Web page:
Being captain changes the whole game. Freshman year, I would feel very free and confident. I would step on the field and I would think, ‘Hey I’m decent, I can do this.’ It was a lot easier. As soon as I became captain, it became a lot more [pressurizing]. When you’re captain, you’re the one people look up to as the guiding figure. If you fail to perform, how does that resonate with everyone else? It was just always in the back of my mind. Any mistake I made would be a bigger deal than anyone else’s mistake. My batting has gotten somewhat worse because of it. Now I have to play longer and safer because we don’t have that many batsmen. I won't get out and play any risky moves. If I’m even one percent hesitant, then I stop, calm down, and figure out how to protect myself and the wicket to save the team. The captains [in] my freshman year told me they trusted me so I could hit more. But it’s different to trust yourself.

How do you deal with playing cricket and your schoolwork; do you have any tips?

My two vice-captains, Parthiv Lodh and Ahmed Rashid, have helped me a lot on the days where I can’t make practice. Every morning, I plan out what my day is going to look like after school. I can’t usually be there at 3:45 p.m. right after school, so the goal is to finish up whatever SU stuff I have to do within 30 minutes. During the 30 minutes I’m not at practice, the rest of the team starts warming up. When I get there, I don’t really need to warm up because I’m more so coaching than playing myself. It kind of works out like that when my schedule overlaps. I’ve been forced to use my time really wisely. I was never a person to work on the train. My train ride is over an hour both ways. Now, I try to use that time to read my book for English or do SAT prep. I’ve gotten used to long nights and staying up late, [and] my body has gotten used to it. I do a lot of my work at night when everyone else is sleeping to avoid distractions. Everything I do—SU, Model UN, cricket—is because I enjoy it, so I do whatever I can to make it work. I’ve found different strategies over the years to balance it all.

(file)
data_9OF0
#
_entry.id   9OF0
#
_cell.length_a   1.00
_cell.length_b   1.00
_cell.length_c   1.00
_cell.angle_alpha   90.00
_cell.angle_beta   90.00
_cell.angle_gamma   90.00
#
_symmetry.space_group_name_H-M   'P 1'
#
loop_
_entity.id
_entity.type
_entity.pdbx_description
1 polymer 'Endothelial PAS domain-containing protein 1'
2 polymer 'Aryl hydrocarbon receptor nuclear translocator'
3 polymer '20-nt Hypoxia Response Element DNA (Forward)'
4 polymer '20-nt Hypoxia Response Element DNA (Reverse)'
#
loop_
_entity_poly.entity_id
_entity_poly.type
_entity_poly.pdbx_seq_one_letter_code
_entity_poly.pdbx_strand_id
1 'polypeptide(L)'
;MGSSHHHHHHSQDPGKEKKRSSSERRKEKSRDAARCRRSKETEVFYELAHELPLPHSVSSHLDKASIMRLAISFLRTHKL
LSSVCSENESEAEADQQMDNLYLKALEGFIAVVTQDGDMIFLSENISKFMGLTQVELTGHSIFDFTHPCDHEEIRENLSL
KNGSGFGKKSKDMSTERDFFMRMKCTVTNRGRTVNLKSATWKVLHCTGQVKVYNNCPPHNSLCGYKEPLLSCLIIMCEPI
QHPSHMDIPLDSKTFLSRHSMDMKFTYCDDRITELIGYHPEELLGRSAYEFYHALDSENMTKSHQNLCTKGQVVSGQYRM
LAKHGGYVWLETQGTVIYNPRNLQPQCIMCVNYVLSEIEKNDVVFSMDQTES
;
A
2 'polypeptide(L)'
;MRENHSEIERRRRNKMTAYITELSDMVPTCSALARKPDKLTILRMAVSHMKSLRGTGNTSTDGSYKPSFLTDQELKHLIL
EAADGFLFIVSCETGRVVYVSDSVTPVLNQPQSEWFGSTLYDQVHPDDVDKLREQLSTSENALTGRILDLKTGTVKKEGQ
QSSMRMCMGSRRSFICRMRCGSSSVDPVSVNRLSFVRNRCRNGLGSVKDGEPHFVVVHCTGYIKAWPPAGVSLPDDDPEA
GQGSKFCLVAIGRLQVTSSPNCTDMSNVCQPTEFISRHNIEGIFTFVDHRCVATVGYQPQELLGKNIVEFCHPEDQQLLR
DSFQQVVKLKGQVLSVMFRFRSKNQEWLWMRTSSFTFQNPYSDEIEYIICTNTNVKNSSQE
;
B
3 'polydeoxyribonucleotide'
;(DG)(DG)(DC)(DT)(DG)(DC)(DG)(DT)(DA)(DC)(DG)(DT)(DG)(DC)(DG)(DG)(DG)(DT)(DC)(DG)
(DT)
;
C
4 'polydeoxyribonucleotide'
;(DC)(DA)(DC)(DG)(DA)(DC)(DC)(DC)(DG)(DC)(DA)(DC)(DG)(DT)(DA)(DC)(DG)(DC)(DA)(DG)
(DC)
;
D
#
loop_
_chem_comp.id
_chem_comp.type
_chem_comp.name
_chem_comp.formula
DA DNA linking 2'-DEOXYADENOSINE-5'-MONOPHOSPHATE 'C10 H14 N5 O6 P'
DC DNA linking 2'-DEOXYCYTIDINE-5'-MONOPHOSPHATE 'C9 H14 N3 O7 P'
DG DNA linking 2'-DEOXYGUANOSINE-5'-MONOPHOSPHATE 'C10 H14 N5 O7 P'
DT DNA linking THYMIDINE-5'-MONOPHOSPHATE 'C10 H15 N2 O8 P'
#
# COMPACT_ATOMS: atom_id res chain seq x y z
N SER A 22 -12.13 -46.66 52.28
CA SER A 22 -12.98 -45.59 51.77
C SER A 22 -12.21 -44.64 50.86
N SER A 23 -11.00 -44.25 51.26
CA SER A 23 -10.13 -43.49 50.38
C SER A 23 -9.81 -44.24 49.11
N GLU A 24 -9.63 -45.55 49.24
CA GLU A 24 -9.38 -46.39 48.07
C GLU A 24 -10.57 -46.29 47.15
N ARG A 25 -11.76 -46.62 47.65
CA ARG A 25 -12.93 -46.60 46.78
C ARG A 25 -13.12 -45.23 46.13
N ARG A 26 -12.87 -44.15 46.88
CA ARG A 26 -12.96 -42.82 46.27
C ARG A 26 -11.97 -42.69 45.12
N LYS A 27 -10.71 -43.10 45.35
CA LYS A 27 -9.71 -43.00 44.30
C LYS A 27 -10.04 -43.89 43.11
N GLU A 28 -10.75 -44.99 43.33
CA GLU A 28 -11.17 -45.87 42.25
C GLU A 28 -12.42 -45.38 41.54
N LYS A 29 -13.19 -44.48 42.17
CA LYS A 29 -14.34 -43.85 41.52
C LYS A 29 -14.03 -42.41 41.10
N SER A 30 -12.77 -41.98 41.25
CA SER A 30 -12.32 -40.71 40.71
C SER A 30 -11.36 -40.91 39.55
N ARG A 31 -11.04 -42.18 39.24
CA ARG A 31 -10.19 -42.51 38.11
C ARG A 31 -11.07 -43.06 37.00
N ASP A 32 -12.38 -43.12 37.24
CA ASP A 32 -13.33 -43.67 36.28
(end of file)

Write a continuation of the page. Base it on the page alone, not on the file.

What have been your favorite memories or moments in cricket?

My favorite memory has been winning a game in the last over, which is the last six balls. We were playing against Francis Lewis. We had two balls and five runs to win. I hit the ball and I had the option to hit the ball or run a single. I took the single and my whole team was mad at me, but I stayed calm. The person on the other side was a freshman and the next ball looked like it was going wide, so I thought he’d leave it, but no. He swept the ball and it went for a four. I was shocked. I’d watched so many last-minute win highlights, and it was so cool to be a part of one.

Proudest moment so far?

My freshman year, we were playing Thomas Edison and a bunch of alumni captains were visiting. They are the people [who] hold almost every record for this team, and all of us look at them like gods. I remember I was batting, and I hit a six, which is the most you can get. At the end of the game, the alumni told me I was better than them and I could take the team somewhere. The validation meant more than [that of] my parents or any coach.

Choice drink: When I have money, Joe’s Half and Half, but when I don’t, peach Snapple.
Favorite food: Anything vegetarian. I love all food.
Fun fact: My name used to be Shivam.